Monday, March 2, 2015

Tom Fina's Letter from Washington, 28 January

To Democrats Abroad
28 January 2015
Tom Fina
Executive Director Emeritus

Obama used his State of the Union address to declare that the United States had turned a page from economic crisis and massive military engagement abroad that would now allow pursuit of the public policy goals that had motivated his first seeking the presidency.

These were achievements that Democrats had been afraid to claim and Republicans had been unwilling to admit.

Those goals centered on remedies for the growing abyss between the rewards for those living by their labor and those living by their capital. His agenda to close that gap is as exhaustive as the complex society in which we live. Central is the call for a reordering of our tax structure to increase the share paid by the wealthy and to decrease the share paid by the middle class. That would make possible greater social services for the working class - paid sick and parental leave, child care, free community college and continued subsidization of college tuition to increase real income for the majority of Americans who have seen it stagnate for the past 15 years.

Beyond that, he reaffirmed his commitment to act to slow climate change, to protect Obamacare, Wall Street regulation and his actions to regularize the presence of millions of illegal immigrants under constant attack by Republicans. He defended his steps to reestablish normal relations with Cuba and warned Congress not to sabotage his negotiations with Iran. And he repeated his call for massive investment in infrastructure, expanding broadband availability and retaining net neutrality.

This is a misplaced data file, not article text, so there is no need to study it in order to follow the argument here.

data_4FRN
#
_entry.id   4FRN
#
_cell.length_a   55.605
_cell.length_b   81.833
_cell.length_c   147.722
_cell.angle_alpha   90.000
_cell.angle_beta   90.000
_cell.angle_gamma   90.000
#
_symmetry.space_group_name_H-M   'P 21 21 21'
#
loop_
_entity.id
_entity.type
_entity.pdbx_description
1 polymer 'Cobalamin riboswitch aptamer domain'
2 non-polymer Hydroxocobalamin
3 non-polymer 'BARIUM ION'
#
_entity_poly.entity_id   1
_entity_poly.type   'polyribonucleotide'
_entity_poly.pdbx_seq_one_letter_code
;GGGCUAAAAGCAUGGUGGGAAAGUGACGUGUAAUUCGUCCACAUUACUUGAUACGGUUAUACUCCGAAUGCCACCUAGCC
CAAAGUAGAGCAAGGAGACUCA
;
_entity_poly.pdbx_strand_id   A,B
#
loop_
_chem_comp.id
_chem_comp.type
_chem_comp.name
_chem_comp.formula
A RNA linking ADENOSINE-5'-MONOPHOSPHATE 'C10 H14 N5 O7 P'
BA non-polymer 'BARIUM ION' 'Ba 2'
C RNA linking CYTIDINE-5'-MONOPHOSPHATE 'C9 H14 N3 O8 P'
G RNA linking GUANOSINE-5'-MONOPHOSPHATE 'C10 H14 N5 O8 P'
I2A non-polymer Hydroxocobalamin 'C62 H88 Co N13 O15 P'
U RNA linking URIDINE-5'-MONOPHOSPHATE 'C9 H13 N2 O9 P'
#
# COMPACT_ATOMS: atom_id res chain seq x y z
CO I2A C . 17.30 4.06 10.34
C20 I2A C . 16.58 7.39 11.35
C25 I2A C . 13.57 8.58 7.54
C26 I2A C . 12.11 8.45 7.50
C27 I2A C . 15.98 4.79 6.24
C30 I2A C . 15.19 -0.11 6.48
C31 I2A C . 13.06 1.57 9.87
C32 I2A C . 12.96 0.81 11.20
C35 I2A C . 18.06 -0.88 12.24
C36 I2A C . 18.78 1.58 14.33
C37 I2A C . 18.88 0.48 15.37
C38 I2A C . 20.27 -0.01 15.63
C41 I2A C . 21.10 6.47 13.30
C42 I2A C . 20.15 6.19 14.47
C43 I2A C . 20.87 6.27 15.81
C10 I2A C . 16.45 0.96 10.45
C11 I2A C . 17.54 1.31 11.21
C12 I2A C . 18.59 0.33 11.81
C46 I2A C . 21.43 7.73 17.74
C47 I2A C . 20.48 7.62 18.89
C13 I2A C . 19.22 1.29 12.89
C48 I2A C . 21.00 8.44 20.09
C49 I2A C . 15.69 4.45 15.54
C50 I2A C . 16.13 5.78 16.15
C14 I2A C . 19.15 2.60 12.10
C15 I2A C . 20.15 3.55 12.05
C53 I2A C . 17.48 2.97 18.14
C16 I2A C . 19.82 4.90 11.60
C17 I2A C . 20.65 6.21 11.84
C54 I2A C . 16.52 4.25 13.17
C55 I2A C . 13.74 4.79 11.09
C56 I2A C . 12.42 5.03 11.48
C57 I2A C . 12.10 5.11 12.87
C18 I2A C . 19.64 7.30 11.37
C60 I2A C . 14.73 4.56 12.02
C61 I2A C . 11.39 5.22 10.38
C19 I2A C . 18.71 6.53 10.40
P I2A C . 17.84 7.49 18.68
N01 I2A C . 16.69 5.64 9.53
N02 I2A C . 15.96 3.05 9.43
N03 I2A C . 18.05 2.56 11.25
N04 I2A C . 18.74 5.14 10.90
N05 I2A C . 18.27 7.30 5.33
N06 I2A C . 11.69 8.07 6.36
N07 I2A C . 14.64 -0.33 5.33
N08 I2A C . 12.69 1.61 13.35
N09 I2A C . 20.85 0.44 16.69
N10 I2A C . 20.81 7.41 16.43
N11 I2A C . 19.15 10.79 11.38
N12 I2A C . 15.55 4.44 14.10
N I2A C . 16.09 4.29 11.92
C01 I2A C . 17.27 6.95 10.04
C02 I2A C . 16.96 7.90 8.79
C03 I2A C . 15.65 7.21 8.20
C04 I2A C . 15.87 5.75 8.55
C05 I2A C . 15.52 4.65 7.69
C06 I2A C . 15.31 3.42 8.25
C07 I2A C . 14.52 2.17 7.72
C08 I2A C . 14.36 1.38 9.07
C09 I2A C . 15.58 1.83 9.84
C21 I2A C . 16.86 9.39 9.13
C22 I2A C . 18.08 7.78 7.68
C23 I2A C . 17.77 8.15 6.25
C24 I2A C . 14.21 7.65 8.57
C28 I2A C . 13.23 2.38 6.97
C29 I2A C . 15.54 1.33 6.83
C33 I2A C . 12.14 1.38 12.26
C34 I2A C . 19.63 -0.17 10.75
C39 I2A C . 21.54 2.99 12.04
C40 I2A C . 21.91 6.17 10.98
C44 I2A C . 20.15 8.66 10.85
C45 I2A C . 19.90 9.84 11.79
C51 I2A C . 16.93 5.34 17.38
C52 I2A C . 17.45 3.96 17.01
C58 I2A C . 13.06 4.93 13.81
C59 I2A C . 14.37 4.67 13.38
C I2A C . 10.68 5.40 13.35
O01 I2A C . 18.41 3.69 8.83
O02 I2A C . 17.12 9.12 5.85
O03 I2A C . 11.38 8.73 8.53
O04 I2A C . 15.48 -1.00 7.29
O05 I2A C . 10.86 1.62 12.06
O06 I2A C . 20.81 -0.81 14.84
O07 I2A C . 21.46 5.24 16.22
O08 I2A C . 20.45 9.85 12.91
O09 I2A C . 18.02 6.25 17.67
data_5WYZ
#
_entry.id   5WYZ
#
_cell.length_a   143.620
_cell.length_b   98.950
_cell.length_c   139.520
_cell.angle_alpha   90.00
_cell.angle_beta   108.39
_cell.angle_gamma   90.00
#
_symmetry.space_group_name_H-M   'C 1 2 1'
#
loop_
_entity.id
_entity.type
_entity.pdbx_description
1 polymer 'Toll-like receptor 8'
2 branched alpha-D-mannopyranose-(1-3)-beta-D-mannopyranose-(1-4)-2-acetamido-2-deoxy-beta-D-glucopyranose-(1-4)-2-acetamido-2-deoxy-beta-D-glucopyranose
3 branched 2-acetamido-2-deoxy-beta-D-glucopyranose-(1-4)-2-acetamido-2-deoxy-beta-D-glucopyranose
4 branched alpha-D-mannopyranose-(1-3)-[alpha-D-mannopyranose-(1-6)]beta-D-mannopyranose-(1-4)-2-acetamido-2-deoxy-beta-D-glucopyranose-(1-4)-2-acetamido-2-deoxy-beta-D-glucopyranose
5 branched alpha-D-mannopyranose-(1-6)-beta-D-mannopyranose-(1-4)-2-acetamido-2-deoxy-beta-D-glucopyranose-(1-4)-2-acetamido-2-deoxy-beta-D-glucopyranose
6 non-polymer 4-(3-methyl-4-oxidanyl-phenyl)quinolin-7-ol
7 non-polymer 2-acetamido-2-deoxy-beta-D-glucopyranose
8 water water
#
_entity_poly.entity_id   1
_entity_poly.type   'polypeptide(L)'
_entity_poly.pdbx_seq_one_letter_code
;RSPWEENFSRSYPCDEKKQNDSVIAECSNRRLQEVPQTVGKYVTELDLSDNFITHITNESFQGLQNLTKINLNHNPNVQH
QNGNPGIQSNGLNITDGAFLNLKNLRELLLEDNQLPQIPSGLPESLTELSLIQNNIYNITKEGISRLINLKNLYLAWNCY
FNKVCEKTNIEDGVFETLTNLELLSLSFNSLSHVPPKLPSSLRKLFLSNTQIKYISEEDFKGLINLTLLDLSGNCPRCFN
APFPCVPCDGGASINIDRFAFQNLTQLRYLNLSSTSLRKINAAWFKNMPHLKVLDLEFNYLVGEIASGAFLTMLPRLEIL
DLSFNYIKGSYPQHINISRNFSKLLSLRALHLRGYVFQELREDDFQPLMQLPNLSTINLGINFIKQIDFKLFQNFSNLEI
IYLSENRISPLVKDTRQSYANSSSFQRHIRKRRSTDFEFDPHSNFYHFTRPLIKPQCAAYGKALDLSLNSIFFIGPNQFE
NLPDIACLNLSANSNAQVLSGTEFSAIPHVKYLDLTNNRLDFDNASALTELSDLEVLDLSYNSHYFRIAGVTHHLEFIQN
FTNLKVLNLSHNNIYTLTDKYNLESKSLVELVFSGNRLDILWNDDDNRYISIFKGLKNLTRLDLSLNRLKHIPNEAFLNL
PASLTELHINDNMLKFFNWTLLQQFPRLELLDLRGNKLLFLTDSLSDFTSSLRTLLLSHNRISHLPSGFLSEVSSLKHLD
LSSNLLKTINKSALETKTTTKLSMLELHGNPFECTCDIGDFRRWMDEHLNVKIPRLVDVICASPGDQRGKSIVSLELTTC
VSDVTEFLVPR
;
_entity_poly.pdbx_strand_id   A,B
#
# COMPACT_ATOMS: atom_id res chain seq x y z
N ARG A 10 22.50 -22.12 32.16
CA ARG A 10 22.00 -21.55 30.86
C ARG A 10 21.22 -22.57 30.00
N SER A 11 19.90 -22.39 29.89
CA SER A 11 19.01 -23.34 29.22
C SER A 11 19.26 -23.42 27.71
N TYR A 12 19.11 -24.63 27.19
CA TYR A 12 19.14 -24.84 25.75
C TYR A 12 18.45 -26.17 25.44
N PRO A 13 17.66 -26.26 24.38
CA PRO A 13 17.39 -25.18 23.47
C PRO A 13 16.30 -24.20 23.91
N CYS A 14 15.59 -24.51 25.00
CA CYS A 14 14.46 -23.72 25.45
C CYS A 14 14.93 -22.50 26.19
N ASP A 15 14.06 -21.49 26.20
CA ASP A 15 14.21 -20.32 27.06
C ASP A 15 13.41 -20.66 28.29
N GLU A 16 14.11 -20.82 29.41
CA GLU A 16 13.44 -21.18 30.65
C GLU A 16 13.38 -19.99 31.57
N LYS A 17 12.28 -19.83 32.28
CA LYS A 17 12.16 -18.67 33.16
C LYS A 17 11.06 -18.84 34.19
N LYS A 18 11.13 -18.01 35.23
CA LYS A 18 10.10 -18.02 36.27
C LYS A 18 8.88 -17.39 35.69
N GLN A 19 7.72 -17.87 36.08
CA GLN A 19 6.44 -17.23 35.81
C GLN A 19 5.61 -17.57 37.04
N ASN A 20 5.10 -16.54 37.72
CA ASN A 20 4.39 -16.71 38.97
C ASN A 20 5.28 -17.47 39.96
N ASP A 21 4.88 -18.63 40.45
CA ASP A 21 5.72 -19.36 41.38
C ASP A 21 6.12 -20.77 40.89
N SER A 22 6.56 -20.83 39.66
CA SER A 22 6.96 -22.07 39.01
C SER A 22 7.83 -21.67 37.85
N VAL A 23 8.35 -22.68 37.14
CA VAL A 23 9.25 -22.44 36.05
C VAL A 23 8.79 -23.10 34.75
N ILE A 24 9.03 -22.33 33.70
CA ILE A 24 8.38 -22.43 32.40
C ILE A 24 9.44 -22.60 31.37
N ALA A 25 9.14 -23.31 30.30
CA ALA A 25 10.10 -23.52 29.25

Faced with the new Republican majority  pledge to roll back his immigration actions, to chop out parts of Obamacare, to impose new sanctions on Iran, to  force approval of the XL pipeline, to water down financial regulation and to make access to abortion more difficult, Obama responded to each with a promise of a veto (nine in all) if it reached his desk.  

The Republican reaction was a predictable: dead on arrival.  But, while they are united in opposition to Obama and his goals, they are deeply divided amongst themselves and further pulled apart by the struggle of their presidential candidates. Those centrifugal forces reduce their ability to govern rather than obstruct.

The near universal Democratic reaction has been to  repent their flight from his policies in the mid-term elections, to close ranks in his support and to see his platform as the framework for the 2016 Democratic campaign. 
The press recognized Obama’s defiant assertion of a liberal national agenda and the feisty confidence with which he laid it out before a hostile Republican majority. The Commentariat agreed that Republicans would have none of it. What was he thinking?

My take is that Obama knew all of that. But, he had multiple aims. First, he expects that by getting his advocacy of these issues before the public across the nation, he will get some bipartisan legislation from Congress and help to move action at the state level - as has been the case for raising the minimum wage in 5 states and expanding Medicaid in 29  states. Second, he is rallying national support for the executive actions that he will take during the remainder of his term on climate, family leave, wilderness protection, healthcare, financial regulation, trade unions, closing Guantanamo, rolling back ISIL, improving police relations with minorities, gun control, pre-K education, equal pay for women.  Third, he hopes to shape the agenda for the 2016 elections, drawing a clear contrast between the Democratic view of a strong federal government as the servant of the people and the Republican view of it as the enemy of the people.